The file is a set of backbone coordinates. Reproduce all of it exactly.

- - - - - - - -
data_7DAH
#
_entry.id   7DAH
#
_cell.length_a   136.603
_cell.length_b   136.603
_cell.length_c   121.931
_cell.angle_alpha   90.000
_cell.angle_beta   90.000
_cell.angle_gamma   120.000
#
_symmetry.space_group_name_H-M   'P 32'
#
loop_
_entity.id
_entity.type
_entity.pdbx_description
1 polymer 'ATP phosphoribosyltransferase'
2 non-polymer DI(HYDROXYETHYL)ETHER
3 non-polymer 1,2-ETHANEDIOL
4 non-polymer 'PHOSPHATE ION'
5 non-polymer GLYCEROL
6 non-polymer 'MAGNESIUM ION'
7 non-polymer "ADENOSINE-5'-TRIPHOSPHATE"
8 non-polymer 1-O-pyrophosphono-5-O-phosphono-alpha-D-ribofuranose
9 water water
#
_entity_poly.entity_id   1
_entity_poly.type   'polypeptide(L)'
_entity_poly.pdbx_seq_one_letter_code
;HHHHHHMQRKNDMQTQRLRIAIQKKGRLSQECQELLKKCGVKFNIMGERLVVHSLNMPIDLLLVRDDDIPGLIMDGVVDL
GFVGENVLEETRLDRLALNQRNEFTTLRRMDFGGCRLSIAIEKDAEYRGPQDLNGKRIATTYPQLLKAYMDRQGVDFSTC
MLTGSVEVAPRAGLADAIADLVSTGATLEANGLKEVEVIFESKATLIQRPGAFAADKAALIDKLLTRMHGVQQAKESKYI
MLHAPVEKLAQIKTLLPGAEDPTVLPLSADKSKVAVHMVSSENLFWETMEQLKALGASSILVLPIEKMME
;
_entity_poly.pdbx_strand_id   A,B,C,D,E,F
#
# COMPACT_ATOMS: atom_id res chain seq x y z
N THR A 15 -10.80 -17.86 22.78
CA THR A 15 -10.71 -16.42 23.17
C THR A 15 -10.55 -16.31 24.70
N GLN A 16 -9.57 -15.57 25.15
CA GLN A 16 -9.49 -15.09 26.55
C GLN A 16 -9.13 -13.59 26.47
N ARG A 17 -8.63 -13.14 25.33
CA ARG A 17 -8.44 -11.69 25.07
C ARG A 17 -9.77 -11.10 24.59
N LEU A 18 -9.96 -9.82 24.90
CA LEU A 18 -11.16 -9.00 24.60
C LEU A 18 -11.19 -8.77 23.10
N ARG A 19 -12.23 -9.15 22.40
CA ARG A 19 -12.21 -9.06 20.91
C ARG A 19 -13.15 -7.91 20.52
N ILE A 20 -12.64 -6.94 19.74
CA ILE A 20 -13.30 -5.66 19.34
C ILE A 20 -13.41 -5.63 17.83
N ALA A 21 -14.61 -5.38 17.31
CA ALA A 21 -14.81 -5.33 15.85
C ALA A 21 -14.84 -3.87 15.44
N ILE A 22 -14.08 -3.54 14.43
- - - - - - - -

data_7DAH
#
_entry.id   7DAH
#
_cell.length_a   136.603
_cell.length_b   136.603
_cell.length_c   121.931
_cell.angle_alpha   90.000
_cell.angle_beta   90.000
_cell.angle_gamma   120.000
#
_symmetry.space_group_name_H-M   'P 32'
#
loop_
_entity.id
_entity.type
_entity.pdbx_description
1 polymer 'ATP phosphoribosyltransferase'
2 non-polymer DI(HYDROXYETHYL)ETHER
3 non-polymer 1,2-ETHANEDIOL
4 non-polymer 'PHOSPHATE ION'
5 non-polymer GLYCEROL
6 non-polymer 'MAGNESIUM ION'
7 non-polymer "ADENOSINE-5'-TRIPHOSPHATE"
8 non-polymer 1-O-pyrophosphono-5-O-phosphono-alpha-D-ribofuranose
9 water water
#
_entity_poly.entity_id   1
_entity_poly.type   'polypeptide(L)'
_entity_poly.pdbx_seq_one_letter_code
;HHHHHHMQRKNDMQTQRLRIAIQKKGRLSQECQELLKKCGVKFNIMGERLVVHSLNMPIDLLLVRDDDIPGLIMDGVVDL
GFVGENVLEETRLDRLALNQRNEFTTLRRMDFGGCRLSIAIEKDAEYRGPQDLNGKRIATTYPQLLKAYMDRQGVDFSTC
MLTGSVEVAPRAGLADAIADLVSTGATLEANGLKEVEVIFESKATLIQRPGAFAADKAALIDKLLTRMHGVQQAKESKYI
MLHAPVEKLAQIKTLLPGAEDPTVLPLSADKSKVAVHMVSSENLFWETMEQLKALGASSILVLPIEKMME
;
_entity_poly.pdbx_strand_id   A,B,C,D,E,F
#
# COMPACT_ATOMS: atom_id res chain seq x y z
N THR A 15 -10.80 -17.86 22.78
CA THR A 15 -10.71 -16.42 23.17
C THR A 15 -10.55 -16.31 24.70
N GLN A 16 -9.57 -15.57 25.15
CA GLN A 16 -9.49 -15.09 26.55
C GLN A 16 -9.13 -13.59 26.47
N ARG A 17 -8.63 -13.14 25.33
CA ARG A 17 -8.44 -11.69 25.07
C ARG A 17 -9.77 -11.10 24.59
N LEU A 18 -9.96 -9.82 24.90
CA LEU A 18 -11.16 -9.00 24.60
C LEU A 18 -11.19 -8.77 23.10
N ARG A 19 -12.23 -9.15 22.40
CA ARG A 19 -12.21 -9.06 20.91
C ARG A 19 -13.15 -7.91 20.52
N ILE A 20 -12.64 -6.94 19.74
CA ILE A 20 -13.30 -5.66 19.34
C ILE A 20 -13.41 -5.63 17.83
N ALA A 21 -14.61 -5.38 17.31
CA ALA A 21 -14.81 -5.33 15.85
C ALA A 21 -14.84 -3.87 15.44
N ILE A 22 -14.08 -3.54 14.43